Search
  • Tina Walker

How did I get here?








I began my professional life as a PT in the UK and worked with inpatients and outpatients. During this time I treated children with Cystic Fibrosis, I realized quickly as a young PT that I did not have the words needed nor the experience to help the fear and anxiety surrounding the families as they lost their precious children at an early age. I felt lacking and unable to offer anything but the physical therapy treatment needed to keep them comfortable.


I came across this feeling as I worked with Geriatric patients in the medical wards, Oncology patients, and ICU. I could see there was a gap between the excellent medical care these patients were receiving and their need for reassurance, a safe space to talk, and a place where they could express themselves fully and free to talk about their fears.


Years later, with more life experience, I struggled to support my father to ease his fear and anxiety around dying and death. I did not know how to bring up a subject that he had avoided strenuously throughout his life.


As a PT, caregiver, aromatherapist, mother, and wife, I have dealt with many scenarios but knew I wanted to find out more about how we can be more prepared for an event that will come to all of us in time, namely death.


I certified as an End of Life Doula and combined that with other skills I had learned, such as Aromatherapy and reflexology, I became an End of Life Doula.


Learning how to be fully present, to deal with the silences, to be the quiet, supportive presence in the room, to sit and hold my client’s hand, to listen to their thoughts and fears. To provide gentle massage and comfort touch. To help to hold space for the client and to be present for such a sacred time awakened a passion inside of me to speak and teach around the sacred and special Role of an End of Life Doula. To bring conscious awareness back to death and dying.

The role of an End of Life Doula is nonmedical, and one that I believe will become more widely known. The Doula is focused on one client at a time and is fully present for that person and their experience.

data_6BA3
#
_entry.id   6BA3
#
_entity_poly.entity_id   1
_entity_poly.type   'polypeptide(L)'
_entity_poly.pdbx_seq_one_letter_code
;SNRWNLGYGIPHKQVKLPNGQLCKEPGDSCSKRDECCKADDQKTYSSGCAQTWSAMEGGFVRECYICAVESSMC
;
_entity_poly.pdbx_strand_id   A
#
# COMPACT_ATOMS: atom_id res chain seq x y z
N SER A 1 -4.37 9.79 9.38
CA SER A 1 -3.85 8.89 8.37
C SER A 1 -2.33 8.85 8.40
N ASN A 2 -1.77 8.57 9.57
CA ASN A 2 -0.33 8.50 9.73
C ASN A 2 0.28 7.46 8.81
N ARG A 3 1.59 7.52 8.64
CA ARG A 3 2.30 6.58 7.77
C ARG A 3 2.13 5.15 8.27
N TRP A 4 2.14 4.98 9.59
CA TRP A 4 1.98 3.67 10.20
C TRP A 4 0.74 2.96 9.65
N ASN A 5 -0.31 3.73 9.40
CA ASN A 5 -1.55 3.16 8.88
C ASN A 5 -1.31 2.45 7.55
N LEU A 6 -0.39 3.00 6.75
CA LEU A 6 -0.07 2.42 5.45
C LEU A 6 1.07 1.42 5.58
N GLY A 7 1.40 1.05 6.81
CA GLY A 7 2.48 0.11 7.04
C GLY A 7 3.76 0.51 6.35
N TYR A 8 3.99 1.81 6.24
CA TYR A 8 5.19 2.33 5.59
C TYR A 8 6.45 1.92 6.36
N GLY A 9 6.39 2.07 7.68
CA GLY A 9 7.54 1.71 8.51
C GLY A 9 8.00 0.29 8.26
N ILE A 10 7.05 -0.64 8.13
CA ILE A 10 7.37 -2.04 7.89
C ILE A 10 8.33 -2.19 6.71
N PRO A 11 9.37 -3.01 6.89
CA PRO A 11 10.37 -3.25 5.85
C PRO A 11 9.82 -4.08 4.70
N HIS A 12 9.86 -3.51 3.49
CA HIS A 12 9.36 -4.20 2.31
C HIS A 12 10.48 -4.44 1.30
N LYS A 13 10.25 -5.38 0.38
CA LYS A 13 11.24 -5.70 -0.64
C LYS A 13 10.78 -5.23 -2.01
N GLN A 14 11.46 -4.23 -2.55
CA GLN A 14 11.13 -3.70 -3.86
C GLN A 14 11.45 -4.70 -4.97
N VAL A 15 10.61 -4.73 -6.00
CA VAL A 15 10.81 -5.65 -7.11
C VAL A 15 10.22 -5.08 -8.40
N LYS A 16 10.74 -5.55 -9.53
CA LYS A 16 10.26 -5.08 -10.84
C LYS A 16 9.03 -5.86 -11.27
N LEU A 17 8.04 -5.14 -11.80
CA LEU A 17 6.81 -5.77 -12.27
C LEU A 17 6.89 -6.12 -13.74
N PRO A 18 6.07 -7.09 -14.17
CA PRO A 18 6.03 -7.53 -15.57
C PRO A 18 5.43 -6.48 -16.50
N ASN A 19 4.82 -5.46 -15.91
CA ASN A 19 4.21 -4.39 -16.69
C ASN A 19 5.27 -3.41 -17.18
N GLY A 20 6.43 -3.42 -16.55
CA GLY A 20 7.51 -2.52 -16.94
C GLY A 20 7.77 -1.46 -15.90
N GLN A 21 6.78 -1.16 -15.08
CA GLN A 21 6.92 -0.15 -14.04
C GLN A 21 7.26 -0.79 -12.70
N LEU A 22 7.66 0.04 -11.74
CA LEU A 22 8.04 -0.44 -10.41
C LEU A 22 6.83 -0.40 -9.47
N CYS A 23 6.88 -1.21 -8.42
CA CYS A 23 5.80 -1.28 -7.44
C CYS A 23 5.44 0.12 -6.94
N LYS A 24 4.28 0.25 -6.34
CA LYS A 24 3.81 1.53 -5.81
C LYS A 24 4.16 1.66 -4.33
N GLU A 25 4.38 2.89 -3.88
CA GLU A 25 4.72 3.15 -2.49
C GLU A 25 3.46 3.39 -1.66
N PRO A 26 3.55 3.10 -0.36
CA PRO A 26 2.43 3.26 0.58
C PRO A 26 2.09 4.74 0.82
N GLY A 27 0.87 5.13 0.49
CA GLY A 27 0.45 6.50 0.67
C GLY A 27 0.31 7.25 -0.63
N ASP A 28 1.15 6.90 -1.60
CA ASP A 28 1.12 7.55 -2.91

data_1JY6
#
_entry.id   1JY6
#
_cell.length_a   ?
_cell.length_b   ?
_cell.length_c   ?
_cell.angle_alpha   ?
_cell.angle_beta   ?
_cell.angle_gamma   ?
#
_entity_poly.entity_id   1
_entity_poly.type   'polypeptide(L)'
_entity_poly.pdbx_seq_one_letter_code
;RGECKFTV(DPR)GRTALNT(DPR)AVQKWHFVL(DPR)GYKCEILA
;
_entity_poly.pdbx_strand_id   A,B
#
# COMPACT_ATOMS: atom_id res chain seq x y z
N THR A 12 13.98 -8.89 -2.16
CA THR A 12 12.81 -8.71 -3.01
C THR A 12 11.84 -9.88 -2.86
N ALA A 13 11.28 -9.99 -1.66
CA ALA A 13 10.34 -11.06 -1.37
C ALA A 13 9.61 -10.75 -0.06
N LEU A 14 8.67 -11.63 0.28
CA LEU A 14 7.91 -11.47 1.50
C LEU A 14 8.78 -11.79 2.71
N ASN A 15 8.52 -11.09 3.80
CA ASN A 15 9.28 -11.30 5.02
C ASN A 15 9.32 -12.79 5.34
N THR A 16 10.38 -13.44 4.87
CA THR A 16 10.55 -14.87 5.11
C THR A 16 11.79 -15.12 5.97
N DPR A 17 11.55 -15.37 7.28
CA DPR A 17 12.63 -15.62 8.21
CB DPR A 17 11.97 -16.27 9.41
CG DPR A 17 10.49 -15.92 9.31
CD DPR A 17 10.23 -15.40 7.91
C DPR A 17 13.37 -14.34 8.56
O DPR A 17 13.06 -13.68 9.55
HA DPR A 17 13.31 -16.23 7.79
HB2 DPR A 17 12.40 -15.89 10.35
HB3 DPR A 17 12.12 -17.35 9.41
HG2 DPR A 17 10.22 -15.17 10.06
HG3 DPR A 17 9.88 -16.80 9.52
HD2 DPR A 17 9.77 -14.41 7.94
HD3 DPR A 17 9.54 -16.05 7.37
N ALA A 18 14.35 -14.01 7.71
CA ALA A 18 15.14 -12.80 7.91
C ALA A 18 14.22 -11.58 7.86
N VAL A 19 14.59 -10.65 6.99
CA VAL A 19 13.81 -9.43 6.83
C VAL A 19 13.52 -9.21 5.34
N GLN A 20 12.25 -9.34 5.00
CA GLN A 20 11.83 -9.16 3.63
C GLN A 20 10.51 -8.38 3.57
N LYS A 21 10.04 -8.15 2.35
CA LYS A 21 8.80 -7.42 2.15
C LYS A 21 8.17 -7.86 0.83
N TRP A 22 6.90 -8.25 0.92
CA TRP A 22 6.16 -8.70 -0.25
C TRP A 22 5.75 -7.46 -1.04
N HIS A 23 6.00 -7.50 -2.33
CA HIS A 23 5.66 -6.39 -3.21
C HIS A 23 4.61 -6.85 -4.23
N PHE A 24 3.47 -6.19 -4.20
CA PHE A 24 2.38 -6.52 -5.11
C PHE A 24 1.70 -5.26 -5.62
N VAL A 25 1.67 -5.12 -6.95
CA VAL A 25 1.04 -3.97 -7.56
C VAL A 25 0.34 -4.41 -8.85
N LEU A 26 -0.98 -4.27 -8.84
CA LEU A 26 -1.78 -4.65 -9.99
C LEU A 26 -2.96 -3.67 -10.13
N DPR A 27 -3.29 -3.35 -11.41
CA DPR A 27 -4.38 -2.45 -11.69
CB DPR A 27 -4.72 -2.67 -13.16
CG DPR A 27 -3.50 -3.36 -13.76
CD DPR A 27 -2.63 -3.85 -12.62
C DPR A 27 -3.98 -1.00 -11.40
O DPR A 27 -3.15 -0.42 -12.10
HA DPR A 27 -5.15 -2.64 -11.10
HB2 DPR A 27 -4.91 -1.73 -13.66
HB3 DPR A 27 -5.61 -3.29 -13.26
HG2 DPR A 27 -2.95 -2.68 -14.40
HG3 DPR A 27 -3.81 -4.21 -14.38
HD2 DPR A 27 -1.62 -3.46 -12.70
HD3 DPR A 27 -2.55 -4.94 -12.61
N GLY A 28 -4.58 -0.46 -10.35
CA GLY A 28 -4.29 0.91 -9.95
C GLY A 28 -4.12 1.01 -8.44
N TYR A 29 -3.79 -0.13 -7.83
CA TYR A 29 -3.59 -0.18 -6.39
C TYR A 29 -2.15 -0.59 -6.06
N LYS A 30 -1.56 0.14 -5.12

We are in a time of changing consciousness. There are many wonderful people who are feeling the call to carry out this work.


Palliative care and Hospice offer incredible support during a time of illness and end of life, and a Doula can act as an addition to these services to enrich the time of her client and as an additional and specific type of support.


The Doula guides her client by exploring and uncovering their wishes for their end-of-life experience. They investigate different areas such as physical, mental, emotional, spiritual, and legacy. After going through this process many times, I understood these are questions we can consider at any time during our life. The more familiar we become considering our mortality, the deeper we connect with life and the greater our understanding of death.

My path led me to become a coach on End of Life and Life. It is by looking at our end of life and death and accepting the reality of our mortality that we can be fully mindful and aware of our life at this exact moment. We can take the time to realize our wishes and to share these thoughts with our loved ones and significant people in our life. Looking at our death brings us face to face with our life.


The shared world experience of Covid over the past year has highlighted the enormous importance and need for connection, community, and communication. It has also brought our focus on mortality, death, and preparation and the need for discussion, conversation, and thought on this subject.


4 views0 comments

Recent Posts

See All